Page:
Mexican Drug Cartels And Its Effects On America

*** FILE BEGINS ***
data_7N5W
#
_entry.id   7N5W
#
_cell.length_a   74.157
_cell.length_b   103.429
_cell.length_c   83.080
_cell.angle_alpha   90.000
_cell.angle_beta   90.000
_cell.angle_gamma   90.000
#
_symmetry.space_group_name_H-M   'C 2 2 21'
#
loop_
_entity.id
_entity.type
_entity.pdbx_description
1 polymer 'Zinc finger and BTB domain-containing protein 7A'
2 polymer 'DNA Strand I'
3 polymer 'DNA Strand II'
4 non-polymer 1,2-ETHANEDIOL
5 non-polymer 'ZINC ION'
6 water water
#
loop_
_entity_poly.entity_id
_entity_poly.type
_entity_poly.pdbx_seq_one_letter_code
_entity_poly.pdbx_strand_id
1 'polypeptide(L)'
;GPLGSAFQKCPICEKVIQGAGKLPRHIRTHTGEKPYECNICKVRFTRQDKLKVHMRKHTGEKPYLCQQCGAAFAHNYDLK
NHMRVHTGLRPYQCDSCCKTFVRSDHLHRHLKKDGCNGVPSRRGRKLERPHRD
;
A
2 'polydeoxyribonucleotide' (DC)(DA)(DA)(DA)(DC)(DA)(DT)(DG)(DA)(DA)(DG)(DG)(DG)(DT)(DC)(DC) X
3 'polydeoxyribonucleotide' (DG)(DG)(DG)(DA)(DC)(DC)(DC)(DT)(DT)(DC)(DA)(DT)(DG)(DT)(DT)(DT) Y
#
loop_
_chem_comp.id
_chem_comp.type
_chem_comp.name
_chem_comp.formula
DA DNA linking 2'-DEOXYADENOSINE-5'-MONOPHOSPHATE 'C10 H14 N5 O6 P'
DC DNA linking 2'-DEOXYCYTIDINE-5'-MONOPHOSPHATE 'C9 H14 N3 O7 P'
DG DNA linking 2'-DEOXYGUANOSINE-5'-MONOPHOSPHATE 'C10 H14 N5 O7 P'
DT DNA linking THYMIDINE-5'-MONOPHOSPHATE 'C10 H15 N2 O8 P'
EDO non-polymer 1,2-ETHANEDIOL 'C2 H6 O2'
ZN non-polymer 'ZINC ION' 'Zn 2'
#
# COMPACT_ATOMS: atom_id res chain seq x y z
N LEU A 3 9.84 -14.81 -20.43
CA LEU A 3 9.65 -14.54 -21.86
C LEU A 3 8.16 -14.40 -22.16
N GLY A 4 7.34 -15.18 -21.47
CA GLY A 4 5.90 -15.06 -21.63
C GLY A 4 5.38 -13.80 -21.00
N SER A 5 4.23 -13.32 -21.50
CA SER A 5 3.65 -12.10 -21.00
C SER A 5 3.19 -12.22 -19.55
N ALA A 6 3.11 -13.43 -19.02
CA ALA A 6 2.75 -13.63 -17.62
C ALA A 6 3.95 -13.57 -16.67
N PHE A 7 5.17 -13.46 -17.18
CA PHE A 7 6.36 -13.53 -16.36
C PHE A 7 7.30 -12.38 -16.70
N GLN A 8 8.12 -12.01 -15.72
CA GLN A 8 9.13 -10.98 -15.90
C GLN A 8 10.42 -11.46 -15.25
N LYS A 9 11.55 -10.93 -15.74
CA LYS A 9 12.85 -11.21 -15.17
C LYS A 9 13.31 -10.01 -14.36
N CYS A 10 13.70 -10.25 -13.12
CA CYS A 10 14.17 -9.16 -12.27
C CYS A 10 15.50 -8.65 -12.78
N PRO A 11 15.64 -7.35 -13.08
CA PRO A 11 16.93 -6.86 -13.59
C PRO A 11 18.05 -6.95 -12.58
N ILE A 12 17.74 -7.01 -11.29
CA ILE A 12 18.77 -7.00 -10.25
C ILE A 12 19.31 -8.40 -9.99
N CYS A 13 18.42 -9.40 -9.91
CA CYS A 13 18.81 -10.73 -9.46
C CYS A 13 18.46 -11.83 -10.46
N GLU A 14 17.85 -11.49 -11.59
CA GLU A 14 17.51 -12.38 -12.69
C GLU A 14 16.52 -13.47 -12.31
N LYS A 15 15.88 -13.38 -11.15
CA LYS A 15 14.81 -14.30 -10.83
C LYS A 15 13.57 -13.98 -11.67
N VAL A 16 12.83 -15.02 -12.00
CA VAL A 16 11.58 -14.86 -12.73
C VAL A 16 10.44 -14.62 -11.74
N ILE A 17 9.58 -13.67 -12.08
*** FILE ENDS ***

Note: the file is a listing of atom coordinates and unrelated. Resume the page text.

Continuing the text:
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At first, Mexican drug cartels were structured just like family owned businesses. There would be a family member who was the main drug lord and cousins and uncles of the family would be the body guards and drug dealers. After the Institutional Revolutionary Party (PRI) lost their power within the Mexican government the structure of drug cartels became much more complex. A hierarchical diffusion is seen within the drug cartel system because the drugs spread from one important drug lord to another, and we generally see this happening in the urban part of Mexico, more than in the rural areas. A corporate structure began forming as hierarchies began developing under drug lords and more people got involved. Professor Guillermo Trejo of Notre Dame 's Kellogg Institute claims that once the PRI lost their power there was a rapid increase in violence. This is because of Mexico’s former President, Felipe Calderón, who politically associates with the National Action Party (PAN). In 2006 President Calderón declared war on the drug cartels. This milestone triggered a huge change within Mexico’s international relations, government, and culture. Professor Trejo argues that there was criminal protection under the PRI. The party alternation in the states led to the break down of informal networks of protections for the drug cartels. As a result the cartels created private armies to cope with the government threats and to attack and rival against the government. The Mexican government

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